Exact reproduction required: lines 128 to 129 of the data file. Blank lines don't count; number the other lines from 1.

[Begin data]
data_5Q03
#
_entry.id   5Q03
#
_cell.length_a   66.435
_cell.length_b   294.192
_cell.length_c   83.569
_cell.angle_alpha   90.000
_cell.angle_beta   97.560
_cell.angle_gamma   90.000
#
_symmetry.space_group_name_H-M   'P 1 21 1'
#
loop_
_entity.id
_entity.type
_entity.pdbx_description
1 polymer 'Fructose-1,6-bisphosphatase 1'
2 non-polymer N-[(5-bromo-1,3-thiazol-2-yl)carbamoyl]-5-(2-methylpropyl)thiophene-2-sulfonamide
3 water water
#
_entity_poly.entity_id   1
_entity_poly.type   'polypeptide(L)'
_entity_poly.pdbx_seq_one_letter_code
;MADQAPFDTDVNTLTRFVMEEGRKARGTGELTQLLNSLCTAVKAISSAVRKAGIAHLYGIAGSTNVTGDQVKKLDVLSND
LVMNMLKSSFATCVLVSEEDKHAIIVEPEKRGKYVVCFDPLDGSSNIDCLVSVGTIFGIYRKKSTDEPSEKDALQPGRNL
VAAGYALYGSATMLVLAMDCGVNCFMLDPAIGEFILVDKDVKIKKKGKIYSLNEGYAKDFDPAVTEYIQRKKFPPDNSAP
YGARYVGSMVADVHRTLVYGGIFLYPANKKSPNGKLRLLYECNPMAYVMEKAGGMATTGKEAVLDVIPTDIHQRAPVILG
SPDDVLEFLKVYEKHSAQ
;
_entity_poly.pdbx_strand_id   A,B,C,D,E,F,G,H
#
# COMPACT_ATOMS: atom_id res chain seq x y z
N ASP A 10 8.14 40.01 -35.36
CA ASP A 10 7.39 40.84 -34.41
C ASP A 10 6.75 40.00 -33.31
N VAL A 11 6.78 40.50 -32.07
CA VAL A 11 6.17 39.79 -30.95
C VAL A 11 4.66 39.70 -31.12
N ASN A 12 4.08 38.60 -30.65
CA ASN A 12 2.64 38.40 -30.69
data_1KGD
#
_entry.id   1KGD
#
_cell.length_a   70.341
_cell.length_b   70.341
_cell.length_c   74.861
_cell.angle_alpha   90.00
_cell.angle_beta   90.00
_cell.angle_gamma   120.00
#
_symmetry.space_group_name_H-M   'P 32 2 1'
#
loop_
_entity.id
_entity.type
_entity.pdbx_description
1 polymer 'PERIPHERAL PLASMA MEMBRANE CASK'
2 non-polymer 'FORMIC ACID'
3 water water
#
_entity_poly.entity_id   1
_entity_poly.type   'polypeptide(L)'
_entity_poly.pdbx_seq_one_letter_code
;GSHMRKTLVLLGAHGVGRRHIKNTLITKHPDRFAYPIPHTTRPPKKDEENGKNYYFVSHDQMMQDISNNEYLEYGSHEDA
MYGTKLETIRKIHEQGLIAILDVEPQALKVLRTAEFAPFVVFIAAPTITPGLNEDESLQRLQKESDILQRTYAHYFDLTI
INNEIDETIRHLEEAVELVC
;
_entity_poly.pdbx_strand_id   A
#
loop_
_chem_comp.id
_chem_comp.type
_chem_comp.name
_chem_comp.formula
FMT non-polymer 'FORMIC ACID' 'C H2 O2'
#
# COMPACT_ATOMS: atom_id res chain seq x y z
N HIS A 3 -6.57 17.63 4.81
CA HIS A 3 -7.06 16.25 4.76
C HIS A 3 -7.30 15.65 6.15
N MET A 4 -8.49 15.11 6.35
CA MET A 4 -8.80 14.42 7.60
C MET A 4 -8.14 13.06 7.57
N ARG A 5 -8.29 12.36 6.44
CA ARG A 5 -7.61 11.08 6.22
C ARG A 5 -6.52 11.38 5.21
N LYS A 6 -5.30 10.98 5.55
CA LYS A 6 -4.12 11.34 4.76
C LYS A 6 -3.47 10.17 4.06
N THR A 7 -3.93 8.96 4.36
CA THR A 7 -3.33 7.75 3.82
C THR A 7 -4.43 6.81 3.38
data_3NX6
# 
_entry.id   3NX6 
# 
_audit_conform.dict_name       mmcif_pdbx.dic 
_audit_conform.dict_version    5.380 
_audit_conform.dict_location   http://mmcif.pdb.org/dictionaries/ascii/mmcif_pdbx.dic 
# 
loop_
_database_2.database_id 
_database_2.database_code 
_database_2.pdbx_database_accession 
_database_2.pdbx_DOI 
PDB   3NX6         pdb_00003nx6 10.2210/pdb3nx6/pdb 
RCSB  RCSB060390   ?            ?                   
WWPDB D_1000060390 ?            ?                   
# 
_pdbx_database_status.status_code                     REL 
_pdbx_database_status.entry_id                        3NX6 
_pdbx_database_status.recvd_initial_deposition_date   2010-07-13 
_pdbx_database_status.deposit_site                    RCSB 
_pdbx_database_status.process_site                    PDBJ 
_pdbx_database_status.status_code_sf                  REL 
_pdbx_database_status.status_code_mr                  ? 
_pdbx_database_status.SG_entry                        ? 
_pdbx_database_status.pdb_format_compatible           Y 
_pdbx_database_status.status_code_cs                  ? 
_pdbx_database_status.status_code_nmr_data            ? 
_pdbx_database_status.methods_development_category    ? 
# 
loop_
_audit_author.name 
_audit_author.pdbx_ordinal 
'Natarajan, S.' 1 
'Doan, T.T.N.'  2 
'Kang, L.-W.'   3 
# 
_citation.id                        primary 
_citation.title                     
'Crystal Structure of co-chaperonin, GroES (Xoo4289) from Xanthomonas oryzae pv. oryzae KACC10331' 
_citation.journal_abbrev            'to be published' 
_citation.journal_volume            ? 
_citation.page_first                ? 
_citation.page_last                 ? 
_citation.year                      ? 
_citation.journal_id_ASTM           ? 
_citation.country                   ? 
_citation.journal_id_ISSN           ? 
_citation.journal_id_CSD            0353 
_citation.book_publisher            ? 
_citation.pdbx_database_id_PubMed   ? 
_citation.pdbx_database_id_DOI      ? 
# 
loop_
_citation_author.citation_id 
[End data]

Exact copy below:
'Natarajan, S.' 1 
'Doan, T.T.N.'  2 